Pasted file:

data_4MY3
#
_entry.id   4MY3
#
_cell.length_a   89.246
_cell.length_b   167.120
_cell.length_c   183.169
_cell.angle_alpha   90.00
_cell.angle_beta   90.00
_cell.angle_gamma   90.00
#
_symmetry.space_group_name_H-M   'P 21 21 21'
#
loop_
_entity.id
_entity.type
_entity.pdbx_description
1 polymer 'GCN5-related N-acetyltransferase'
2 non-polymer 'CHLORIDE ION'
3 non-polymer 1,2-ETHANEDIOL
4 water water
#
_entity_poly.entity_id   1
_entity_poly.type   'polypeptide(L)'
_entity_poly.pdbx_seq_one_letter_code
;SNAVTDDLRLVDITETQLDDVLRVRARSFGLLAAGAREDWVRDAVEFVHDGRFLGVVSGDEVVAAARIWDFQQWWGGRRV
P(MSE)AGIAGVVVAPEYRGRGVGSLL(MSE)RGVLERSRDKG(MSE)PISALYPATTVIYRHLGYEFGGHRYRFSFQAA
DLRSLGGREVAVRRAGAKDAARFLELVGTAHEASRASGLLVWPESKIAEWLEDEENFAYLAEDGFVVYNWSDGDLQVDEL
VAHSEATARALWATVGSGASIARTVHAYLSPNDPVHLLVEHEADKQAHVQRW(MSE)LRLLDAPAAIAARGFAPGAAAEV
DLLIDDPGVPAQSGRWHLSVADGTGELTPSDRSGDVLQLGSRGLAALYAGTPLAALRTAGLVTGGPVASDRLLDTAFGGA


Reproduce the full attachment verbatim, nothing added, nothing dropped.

data_4MY3
#
_entry.id   4MY3
#
_cell.length_a   89.246
_cell.length_b   167.120
_cell.length_c   183.169
_cell.angle_alpha   90.00
_cell.angle_beta   90.00
_cell.angle_gamma   90.00
#
_symmetry.space_group_name_H-M   'P 21 21 21'
#
loop_
_entity.id
_entity.type
_entity.pdbx_description
1 polymer 'GCN5-related N-acetyltransferase'
2 non-polymer 'CHLORIDE ION'
3 non-polymer 1,2-ETHANEDIOL
4 water water
#
_entity_poly.entity_id   1
_entity_poly.type   'polypeptide(L)'
_entity_poly.pdbx_seq_one_letter_code
;SNAVTDDLRLVDITETQLDDVLRVRARSFGLLAAGAREDWVRDAVEFVHDGRFLGVVSGDEVVAAARIWDFQQWWGGRRV
P(MSE)AGIAGVVVAPEYRGRGVGSLL(MSE)RGVLERSRDKG(MSE)PISALYPATTVIYRHLGYEFGGHRYRFSFQAA
DLRSLGGREVAVRRAGAKDAARFLELVGTAHEASRASGLLVWPESKIAEWLEDEENFAYLAEDGFVVYNWSDGDLQVDEL
VAHSEATARALWATVGSGASIARTVHAYLSPNDPVHLLVEHEADKQAHVQRW(MSE)LRLLDAPAAIAARGFAPGAAAEV
DLLIDDPGVPAQSGRWHLSVADGTGELTPSDRSGDVLQLGSRGLAALYAGTPLAALRTAGLVTGGPVASDRLLDTAFGGA